I do not require a specific location or environment in order to compose. The only thing I need, no disturbance and “silence”.
In many of these pieces, the acoustic profile of the recording space seems to be crucial in producing particular harmonics and overtones, particularly given your frequent use of microtonality and drones. To what extent is the “shape” of your music influenced by the place in which it is performed? Do you spend a lot of time considering the placement of microphones, or choosing a suitable space for performance/recording?
The impact of drones and microtonality were naturally influenced by Indian music and by my composition studies with Prof. Rytis Mažulis. The concept of sound in Indian music and a division of tone into mircrotones can be observed in textile patterns of the relationship between warp and weft. In that case, I intuitively work with the microtones, harmonics, and overtones in order to have a very close relationship between each sound.
None of the pieces require a special environment in which it should be performed. I never had such an idea in my mind.
Personally I feel a certain emotional ambiguity in your music. Pieces like “Âkâsha” feel uplifting and sinister simultaneously, and my reaction to it is different every time I hear it. Do you find yourself gravitating toward music that explores this atmospheric complexity?
The score has a lot of potency for the interpretation of the quality of the sound, especially in the beginning of the composition. Also, each layer depends on a quality of the instrument and requires a special care in order to produce a noise or sound.
In this composition, for the first time I used a textile pattern as a graphic score, representing various layers of sounds, which overlap and appear one by one. At the end of composition, it develops into dramatic musical landscape and returns similarly, but not as the same sound motion.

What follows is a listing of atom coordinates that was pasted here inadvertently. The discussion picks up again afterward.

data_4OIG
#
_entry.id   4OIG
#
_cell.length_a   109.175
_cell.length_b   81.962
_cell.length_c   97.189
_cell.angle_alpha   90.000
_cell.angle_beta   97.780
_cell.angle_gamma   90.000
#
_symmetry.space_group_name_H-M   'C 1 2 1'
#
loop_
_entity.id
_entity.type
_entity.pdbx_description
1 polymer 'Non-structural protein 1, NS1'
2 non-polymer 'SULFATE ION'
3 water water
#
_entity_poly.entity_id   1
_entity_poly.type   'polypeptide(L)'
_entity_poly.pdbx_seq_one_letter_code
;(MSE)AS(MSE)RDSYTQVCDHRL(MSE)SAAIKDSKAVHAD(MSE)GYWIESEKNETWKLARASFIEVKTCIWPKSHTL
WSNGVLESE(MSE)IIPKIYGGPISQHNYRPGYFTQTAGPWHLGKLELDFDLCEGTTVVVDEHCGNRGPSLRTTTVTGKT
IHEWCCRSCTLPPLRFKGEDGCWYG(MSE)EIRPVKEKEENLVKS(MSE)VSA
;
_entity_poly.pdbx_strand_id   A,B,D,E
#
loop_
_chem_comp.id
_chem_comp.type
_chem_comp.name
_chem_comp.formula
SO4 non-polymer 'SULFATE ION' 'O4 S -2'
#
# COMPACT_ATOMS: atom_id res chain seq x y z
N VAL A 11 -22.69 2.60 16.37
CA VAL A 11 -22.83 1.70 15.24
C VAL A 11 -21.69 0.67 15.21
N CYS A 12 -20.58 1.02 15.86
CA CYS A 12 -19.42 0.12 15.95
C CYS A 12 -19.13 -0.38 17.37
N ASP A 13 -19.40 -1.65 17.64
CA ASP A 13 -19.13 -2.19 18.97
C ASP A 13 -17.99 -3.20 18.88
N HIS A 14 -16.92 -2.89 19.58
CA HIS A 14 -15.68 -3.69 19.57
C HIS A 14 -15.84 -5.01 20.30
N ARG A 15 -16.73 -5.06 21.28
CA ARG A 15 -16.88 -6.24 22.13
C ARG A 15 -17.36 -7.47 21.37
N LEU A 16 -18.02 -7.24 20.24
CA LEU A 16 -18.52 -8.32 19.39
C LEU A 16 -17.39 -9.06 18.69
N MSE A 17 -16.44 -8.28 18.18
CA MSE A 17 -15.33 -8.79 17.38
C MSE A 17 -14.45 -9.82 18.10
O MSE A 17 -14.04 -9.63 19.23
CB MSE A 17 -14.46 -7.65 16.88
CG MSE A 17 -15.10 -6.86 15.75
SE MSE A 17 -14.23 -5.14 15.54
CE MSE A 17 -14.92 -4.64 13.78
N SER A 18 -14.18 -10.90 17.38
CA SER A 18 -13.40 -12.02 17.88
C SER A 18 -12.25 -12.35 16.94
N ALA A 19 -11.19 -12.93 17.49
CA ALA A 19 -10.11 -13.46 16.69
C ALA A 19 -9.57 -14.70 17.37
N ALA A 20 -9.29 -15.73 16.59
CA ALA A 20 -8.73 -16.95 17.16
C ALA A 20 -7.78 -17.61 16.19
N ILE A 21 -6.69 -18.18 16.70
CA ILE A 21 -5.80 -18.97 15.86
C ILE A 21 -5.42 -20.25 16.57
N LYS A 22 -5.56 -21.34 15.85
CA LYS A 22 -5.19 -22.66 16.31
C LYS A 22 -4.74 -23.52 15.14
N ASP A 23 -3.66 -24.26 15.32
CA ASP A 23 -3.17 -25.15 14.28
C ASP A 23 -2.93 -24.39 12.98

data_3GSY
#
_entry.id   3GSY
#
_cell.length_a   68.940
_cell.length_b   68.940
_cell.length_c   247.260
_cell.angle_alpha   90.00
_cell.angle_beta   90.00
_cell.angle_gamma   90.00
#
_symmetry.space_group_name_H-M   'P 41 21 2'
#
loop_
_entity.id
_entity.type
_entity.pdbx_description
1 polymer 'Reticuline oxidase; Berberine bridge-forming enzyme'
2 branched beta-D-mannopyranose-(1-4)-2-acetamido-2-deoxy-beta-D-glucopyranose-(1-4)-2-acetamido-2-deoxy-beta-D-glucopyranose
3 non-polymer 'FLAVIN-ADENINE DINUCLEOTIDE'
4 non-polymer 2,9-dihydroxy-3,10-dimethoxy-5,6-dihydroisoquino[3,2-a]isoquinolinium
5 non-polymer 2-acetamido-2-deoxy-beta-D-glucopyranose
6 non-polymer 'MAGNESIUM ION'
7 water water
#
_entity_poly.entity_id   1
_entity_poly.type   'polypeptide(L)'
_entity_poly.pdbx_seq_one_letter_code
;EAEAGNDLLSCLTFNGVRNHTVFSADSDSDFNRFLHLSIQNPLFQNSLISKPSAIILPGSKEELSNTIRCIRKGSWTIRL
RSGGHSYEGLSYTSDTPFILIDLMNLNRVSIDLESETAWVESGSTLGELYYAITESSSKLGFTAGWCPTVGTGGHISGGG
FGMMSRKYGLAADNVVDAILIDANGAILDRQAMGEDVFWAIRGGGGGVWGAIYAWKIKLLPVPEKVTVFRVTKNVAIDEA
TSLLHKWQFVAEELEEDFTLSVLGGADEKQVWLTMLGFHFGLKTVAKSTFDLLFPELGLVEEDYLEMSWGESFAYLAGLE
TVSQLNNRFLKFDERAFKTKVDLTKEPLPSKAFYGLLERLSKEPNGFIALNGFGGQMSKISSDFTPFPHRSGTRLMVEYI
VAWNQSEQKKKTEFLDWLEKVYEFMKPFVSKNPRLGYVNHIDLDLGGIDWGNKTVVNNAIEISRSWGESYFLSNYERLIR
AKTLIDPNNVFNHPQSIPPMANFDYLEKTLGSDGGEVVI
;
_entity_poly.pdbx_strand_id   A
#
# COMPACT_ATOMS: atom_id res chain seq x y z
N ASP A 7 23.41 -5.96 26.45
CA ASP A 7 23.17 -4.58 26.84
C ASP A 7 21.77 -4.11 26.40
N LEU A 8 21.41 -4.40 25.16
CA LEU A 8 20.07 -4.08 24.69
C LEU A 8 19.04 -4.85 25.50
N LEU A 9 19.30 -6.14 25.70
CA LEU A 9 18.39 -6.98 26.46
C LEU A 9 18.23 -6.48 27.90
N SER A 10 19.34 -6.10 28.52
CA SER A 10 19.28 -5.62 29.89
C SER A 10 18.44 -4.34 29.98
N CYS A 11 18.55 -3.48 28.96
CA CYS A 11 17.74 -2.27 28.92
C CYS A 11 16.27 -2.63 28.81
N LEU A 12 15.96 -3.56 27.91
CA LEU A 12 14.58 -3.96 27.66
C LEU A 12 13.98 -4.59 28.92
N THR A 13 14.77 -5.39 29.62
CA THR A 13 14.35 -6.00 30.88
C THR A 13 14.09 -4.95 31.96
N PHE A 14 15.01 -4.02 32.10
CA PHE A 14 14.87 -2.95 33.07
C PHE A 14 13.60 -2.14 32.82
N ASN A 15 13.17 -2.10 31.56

What’s it like hearing one of your compositions realised by a group of musicians for the first time?
After finishing a composition, I leave it for some time. I am nervous when attending the WP of any piece. The best for me, is that during the rehearsal I can experience it in a more relaxed atmosphere. I feel more confident, which results from working individually with musicians and conductor.
In an interview with Radikaliai, you talk about your interest in travelling, as well as reading books and articles within the subjects of philosophy and science. Do you think this constant search for new experiences – new sights, new ways of thinking – influences the sense of fluidity and constant transformation in your work? Is this in any way reflective of a constant search for personal growth?
I think it is a very personal approach, but for me “to be active” works very well. I need a lot of inspiration in order to charge myself for the new ideas, or new composition. I love mathematics, science, physics, and philosophy. I think various ideas of different disciplines stimulate an open mind and how the same thing can be viewed or approached from different perspectives.
What other music are you listening to at the moment?
Mostly it depends on my mood. It can be anything from Medieval or tribal folk song to Pop. I still have a lot of passion for Indian music.
Other than the release of Textile, what’s next for you and your music?
At the moment, I am working on music for drama theatre. I hope that another album will contain a determined/specific atmosphere, where each piece will be the continuation of the previous one.